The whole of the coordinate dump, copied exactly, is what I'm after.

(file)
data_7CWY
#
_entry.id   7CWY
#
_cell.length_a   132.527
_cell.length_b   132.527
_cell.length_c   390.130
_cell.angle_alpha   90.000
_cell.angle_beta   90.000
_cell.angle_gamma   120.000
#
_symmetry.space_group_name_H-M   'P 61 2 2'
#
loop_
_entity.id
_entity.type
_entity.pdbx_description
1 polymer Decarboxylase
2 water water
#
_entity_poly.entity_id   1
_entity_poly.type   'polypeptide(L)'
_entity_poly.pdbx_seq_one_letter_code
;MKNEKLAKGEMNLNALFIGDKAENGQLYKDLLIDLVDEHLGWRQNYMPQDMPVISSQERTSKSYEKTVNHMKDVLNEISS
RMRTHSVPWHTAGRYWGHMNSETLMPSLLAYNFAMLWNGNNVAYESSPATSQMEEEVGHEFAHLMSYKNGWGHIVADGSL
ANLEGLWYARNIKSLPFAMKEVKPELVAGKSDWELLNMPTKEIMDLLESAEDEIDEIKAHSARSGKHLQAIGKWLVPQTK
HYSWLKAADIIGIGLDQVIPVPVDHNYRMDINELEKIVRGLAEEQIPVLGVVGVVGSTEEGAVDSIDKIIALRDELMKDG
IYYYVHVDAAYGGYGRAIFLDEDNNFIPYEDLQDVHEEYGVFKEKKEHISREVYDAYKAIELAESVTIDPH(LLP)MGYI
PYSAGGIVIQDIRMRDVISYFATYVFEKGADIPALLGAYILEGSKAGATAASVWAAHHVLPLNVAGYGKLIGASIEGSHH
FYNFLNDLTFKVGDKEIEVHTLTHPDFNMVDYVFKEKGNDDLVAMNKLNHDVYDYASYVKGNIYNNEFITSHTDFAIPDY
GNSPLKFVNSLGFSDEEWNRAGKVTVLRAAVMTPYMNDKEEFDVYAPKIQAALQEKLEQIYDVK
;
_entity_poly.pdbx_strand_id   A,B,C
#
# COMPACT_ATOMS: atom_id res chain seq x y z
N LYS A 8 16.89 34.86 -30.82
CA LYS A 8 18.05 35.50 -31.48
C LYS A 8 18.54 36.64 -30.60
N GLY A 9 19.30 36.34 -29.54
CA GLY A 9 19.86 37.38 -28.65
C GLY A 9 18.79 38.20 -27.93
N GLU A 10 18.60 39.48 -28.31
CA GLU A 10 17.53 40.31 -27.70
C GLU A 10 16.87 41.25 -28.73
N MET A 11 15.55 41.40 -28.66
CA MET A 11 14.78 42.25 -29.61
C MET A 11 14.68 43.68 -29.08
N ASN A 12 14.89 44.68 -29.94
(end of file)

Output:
data_7CWY
#
_entry.id   7CWY
#
_cell.length_a   132.527
_cell.length_b   132.527
_cell.length_c   390.130
_cell.angle_alpha   90.000
_cell.angle_beta   90.000
_cell.angle_gamma   120.000
#
_symmetry.space_group_name_H-M   'P 61 2 2'
#
loop_
_entity.id
_entity.type
_entity.pdbx_description
1 polymer Decarboxylase
2 water water
#
_entity_poly.entity_id   1
_entity_poly.type   'polypeptide(L)'
_entity_poly.pdbx_seq_one_letter_code
;MKNEKLAKGEMNLNALFIGDKAENGQLYKDLLIDLVDEHLGWRQNYMPQDMPVISSQERTSKSYEKTVNHMKDVLNEISS
RMRTHSVPWHTAGRYWGHMNSETLMPSLLAYNFAMLWNGNNVAYESSPATSQMEEEVGHEFAHLMSYKNGWGHIVADGSL
ANLEGLWYARNIKSLPFAMKEVKPELVAGKSDWELLNMPTKEIMDLLESAEDEIDEIKAHSARSGKHLQAIGKWLVPQTK
HYSWLKAADIIGIGLDQVIPVPVDHNYRMDINELEKIVRGLAEEQIPVLGVVGVVGSTEEGAVDSIDKIIALRDELMKDG
IYYYVHVDAAYGGYGRAIFLDEDNNFIPYEDLQDVHEEYGVFKEKKEHISREVYDAYKAIELAESVTIDPH(LLP)MGYI
PYSAGGIVIQDIRMRDVISYFATYVFEKGADIPALLGAYILEGSKAGATAASVWAAHHVLPLNVAGYGKLIGASIEGSHH
FYNFLNDLTFKVGDKEIEVHTLTHPDFNMVDYVFKEKGNDDLVAMNKLNHDVYDYASYVKGNIYNNEFITSHTDFAIPDY
GNSPLKFVNSLGFSDEEWNRAGKVTVLRAAVMTPYMNDKEEFDVYAPKIQAALQEKLEQIYDVK
;
_entity_poly.pdbx_strand_id   A,B,C
#
# COMPACT_ATOMS: atom_id res chain seq x y z
N LYS A 8 16.89 34.86 -30.82
CA LYS A 8 18.05 35.50 -31.48
C LYS A 8 18.54 36.64 -30.60
N GLY A 9 19.30 36.34 -29.54
CA GLY A 9 19.86 37.38 -28.65
C GLY A 9 18.79 38.20 -27.93
N GLU A 10 18.60 39.48 -28.31
CA GLU A 10 17.53 40.31 -27.70
C GLU A 10 16.87 41.25 -28.73
N MET A 11 15.55 41.40 -28.66
CA MET A 11 14.78 42.25 -29.61
C MET A 11 14.68 43.68 -29.08
N ASN A 12 14.89 44.68 -29.94